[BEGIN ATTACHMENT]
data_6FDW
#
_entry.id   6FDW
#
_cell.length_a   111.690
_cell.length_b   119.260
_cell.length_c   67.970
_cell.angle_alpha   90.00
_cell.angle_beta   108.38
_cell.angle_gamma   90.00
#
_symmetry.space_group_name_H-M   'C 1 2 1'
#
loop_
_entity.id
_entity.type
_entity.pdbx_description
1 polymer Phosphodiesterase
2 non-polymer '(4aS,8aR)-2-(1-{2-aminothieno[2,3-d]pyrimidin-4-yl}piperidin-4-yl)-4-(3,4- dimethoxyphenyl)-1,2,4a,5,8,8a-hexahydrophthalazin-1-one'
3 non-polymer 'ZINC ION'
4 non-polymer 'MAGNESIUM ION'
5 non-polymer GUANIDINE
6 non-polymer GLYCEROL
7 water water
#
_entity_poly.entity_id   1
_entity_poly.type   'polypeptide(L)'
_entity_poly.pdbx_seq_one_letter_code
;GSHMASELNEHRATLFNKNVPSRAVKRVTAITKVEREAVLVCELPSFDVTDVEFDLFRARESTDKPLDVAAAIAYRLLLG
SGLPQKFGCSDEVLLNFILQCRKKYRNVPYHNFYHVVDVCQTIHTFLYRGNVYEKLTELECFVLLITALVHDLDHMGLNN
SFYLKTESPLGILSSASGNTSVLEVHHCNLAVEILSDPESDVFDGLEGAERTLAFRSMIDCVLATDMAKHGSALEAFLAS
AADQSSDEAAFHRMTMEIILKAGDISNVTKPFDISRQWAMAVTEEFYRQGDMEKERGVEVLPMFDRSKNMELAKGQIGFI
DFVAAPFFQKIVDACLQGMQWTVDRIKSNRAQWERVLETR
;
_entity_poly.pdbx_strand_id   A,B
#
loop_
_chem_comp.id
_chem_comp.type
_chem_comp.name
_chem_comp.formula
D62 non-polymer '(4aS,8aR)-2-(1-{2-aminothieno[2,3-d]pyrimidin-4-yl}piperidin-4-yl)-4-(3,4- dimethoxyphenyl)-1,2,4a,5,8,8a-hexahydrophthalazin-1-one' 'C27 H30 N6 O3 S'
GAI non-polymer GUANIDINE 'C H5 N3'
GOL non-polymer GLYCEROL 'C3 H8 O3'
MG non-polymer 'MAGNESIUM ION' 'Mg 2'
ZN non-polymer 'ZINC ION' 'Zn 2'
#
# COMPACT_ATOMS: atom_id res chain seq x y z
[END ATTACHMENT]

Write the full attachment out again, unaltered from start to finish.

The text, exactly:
data_6FDW
#
_entry.id   6FDW
#
_cell.length_a   111.690
_cell.length_b   119.260
_cell.length_c   67.970
_cell.angle_alpha   90.00
_cell.angle_beta   108.38
_cell.angle_gamma   90.00
#
_symmetry.space_group_name_H-M   'C 1 2 1'
#
loop_
_entity.id
_entity.type
_entity.pdbx_description
1 polymer Phosphodiesterase
2 non-polymer '(4aS,8aR)-2-(1-{2-aminothieno[2,3-d]pyrimidin-4-yl}piperidin-4-yl)-4-(3,4- dimethoxyphenyl)-1,2,4a,5,8,8a-hexahydrophthalazin-1-one'
3 non-polymer 'ZINC ION'
4 non-polymer 'MAGNESIUM ION'
5 non-polymer GUANIDINE
6 non-polymer GLYCEROL
7 water water
#
_entity_poly.entity_id   1
_entity_poly.type   'polypeptide(L)'
_entity_poly.pdbx_seq_one_letter_code
;GSHMASELNEHRATLFNKNVPSRAVKRVTAITKVEREAVLVCELPSFDVTDVEFDLFRARESTDKPLDVAAAIAYRLLLG
SGLPQKFGCSDEVLLNFILQCRKKYRNVPYHNFYHVVDVCQTIHTFLYRGNVYEKLTELECFVLLITALVHDLDHMGLNN
SFYLKTESPLGILSSASGNTSVLEVHHCNLAVEILSDPESDVFDGLEGAERTLAFRSMIDCVLATDMAKHGSALEAFLAS
AADQSSDEAAFHRMTMEIILKAGDISNVTKPFDISRQWAMAVTEEFYRQGDMEKERGVEVLPMFDRSKNMELAKGQIGFI
DFVAAPFFQKIVDACLQGMQWTVDRIKSNRAQWERVLETR
;
_entity_poly.pdbx_strand_id   A,B
#
loop_
_chem_comp.id
_chem_comp.type
_chem_comp.name
_chem_comp.formula
D62 non-polymer '(4aS,8aR)-2-(1-{2-aminothieno[2,3-d]pyrimidin-4-yl}piperidin-4-yl)-4-(3,4- dimethoxyphenyl)-1,2,4a,5,8,8a-hexahydrophthalazin-1-one' 'C27 H30 N6 O3 S'
GAI non-polymer GUANIDINE 'C H5 N3'
GOL non-polymer GLYCEROL 'C3 H8 O3'
MG non-polymer 'MAGNESIUM ION' 'Mg 2'
ZN non-polymer 'ZINC ION' 'Zn 2'
#
# COMPACT_ATOMS: atom_id res chain seq x y z